Indiscriminate attacks on media buildings have been a significant feature of ‘Operation Protective Edge’. On Friday 18 July, Al-Haq documented an attack where an airstrike hit an office in the al-Jawhara building, in which several media and press offices were located, injuring one journalist. On July 22, Al Jazeera staff members were forced to evacuate their premises after two shells were fired into their offices on the 11th floor of a commercial center. Israel has further bombed the al-Wattan Voice TV headquarters in Gaza on four separate occasions. On 27 July, the offices of Hamas’ al-Aqsa TV station in Burj Al-Shourouq were hit by Israeli rocket fire. And two days later, the headquarters of Al-Aqsa TV in Nasser were bombed and partially destroyed. According to Jim Boumelha, President of the International Federation of Journalists, the Israeli army had been made aware of the location of the media outlets and the coordinates of the media buildings identifying their location in the Gaza Strip.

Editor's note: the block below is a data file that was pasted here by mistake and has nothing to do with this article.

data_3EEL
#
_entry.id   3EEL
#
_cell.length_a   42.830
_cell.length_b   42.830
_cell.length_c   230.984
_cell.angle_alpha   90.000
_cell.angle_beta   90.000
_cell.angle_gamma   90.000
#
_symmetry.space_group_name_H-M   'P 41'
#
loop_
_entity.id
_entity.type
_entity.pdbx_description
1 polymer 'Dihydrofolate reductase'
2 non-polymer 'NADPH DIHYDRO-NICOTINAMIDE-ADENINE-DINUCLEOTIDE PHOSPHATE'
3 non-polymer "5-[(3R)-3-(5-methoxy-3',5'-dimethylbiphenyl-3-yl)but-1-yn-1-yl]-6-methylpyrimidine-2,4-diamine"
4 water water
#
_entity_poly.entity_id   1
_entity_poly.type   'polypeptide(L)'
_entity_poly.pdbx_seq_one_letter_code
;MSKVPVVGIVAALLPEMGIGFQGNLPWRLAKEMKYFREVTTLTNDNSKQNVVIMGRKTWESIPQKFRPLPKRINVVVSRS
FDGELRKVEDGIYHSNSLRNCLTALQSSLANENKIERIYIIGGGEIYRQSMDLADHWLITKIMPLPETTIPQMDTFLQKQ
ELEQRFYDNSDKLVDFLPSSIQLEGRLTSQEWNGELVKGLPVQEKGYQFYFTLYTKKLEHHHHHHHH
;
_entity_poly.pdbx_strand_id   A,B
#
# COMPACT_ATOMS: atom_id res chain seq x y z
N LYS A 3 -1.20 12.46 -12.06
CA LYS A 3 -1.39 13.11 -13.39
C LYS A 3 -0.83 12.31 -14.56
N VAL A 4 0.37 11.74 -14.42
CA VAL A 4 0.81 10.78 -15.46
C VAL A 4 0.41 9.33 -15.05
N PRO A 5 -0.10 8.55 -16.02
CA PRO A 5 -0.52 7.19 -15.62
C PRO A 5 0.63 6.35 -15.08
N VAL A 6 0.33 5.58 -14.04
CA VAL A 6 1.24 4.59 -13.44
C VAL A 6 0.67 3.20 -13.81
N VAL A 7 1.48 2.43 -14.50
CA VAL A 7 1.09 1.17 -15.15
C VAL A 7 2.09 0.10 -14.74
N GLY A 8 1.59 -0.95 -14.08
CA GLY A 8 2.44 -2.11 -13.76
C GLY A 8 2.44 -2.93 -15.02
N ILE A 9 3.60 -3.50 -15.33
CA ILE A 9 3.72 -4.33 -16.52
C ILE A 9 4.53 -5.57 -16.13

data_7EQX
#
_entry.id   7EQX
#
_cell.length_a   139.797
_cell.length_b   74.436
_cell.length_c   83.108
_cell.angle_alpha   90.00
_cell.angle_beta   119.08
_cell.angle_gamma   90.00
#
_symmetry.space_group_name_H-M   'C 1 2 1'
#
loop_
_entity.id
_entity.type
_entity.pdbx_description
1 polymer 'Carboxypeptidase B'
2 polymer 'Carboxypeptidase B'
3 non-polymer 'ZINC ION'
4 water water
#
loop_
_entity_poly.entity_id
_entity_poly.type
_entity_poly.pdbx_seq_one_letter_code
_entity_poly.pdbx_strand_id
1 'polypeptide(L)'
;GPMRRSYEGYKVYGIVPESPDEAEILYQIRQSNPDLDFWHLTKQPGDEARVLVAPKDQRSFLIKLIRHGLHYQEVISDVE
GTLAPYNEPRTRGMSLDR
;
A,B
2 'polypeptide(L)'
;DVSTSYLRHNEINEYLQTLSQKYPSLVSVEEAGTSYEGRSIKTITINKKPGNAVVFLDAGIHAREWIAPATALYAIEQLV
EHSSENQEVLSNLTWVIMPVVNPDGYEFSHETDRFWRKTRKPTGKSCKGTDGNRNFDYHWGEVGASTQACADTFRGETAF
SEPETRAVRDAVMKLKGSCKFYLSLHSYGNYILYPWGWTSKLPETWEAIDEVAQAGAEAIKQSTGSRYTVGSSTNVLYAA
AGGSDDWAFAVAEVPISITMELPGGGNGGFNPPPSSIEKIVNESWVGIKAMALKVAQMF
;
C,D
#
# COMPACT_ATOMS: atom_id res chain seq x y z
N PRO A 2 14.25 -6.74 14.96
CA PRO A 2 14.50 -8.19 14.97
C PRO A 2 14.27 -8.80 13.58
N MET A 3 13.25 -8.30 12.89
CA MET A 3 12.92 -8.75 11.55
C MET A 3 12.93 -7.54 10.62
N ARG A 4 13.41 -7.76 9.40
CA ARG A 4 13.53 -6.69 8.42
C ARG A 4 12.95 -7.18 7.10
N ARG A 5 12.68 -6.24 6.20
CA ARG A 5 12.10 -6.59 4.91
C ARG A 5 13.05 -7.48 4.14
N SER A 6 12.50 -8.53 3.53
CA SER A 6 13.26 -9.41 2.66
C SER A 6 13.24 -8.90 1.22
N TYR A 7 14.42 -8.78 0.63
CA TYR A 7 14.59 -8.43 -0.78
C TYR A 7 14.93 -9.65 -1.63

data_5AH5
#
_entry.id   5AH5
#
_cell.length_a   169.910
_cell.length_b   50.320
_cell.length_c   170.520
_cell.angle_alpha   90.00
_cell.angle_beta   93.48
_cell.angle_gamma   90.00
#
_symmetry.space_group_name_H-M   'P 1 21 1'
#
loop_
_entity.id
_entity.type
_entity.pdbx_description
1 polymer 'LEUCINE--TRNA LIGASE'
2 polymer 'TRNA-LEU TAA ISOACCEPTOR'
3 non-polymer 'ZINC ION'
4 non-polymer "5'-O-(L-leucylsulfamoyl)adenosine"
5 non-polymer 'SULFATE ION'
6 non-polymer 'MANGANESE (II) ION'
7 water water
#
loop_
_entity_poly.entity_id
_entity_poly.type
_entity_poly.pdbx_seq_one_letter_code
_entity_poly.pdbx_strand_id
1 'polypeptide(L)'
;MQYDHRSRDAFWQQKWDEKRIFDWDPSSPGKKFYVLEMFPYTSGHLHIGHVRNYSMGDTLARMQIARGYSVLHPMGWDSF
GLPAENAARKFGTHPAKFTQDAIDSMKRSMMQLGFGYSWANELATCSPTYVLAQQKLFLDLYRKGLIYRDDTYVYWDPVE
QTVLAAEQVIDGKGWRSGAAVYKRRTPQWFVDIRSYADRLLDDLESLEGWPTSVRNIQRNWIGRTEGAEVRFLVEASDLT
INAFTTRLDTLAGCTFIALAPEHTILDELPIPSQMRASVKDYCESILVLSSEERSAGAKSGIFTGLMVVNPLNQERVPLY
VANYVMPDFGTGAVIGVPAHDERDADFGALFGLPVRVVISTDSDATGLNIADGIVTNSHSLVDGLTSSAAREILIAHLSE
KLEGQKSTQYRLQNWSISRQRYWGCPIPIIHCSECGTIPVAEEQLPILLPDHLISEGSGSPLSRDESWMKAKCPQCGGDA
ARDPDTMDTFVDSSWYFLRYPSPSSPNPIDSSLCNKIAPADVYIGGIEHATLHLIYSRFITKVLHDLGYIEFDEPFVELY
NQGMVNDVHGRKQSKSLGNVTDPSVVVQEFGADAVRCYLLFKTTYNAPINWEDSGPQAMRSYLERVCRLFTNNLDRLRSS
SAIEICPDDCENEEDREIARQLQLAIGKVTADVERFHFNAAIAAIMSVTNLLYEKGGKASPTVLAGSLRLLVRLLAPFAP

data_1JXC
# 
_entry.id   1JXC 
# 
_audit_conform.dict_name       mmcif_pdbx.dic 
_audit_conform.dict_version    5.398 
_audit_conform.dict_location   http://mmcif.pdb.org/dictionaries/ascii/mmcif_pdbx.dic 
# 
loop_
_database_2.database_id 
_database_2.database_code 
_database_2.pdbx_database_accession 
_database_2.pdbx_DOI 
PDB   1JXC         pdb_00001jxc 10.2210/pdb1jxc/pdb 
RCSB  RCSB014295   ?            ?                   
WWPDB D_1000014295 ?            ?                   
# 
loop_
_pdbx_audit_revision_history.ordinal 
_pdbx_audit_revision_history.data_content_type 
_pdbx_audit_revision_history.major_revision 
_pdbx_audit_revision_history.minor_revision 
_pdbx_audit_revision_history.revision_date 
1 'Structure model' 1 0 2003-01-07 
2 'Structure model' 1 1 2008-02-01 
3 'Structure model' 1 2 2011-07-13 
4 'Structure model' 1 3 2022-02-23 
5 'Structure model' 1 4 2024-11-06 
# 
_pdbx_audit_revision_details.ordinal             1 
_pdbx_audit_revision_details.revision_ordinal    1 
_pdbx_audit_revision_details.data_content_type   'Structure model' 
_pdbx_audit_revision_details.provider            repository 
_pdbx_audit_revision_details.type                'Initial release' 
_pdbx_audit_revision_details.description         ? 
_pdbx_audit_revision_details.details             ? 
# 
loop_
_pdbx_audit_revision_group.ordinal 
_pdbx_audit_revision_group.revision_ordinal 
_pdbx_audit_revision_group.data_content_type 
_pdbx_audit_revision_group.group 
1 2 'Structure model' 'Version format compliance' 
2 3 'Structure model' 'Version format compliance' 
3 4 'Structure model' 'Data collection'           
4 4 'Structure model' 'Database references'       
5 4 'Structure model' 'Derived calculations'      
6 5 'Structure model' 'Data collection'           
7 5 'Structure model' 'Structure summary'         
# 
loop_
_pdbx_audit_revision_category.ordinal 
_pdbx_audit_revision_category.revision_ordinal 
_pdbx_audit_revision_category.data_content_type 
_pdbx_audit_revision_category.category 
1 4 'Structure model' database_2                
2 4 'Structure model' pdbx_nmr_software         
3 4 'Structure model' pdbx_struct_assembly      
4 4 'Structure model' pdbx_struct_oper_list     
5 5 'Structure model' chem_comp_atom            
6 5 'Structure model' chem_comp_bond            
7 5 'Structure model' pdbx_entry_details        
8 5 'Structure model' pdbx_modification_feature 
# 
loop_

Attacks against journalists and media buildings have been accompanied by a wave of anti-press sentiment by Israeli politicians, who have publicly branded news agencies, which they consider to be anti-Israeli, as ‘enemy’ broadcasters. The Israeli Minister for Communications has recommended to the Cable and Satellite Broadcasting Council that Al Jazeera broadcasts not be aired while ‘Operation Protective Edge’ was ongoing, arguing that the broadcasts were biased. Similarly, the Israeli Minister for Foreign Affairs reportedly encouraged closing down Al Jazeera media in Israel, suggesting that the news organization broadcast was an “encouragement to terrorists”. The Israeli army has reportedly justified the strikes against the Al-Aqsa television and radio stations on the basis that they had “propaganda dissemination capabilities” used to incite hatred against Israelis, and deliver messages to Hamas operatives.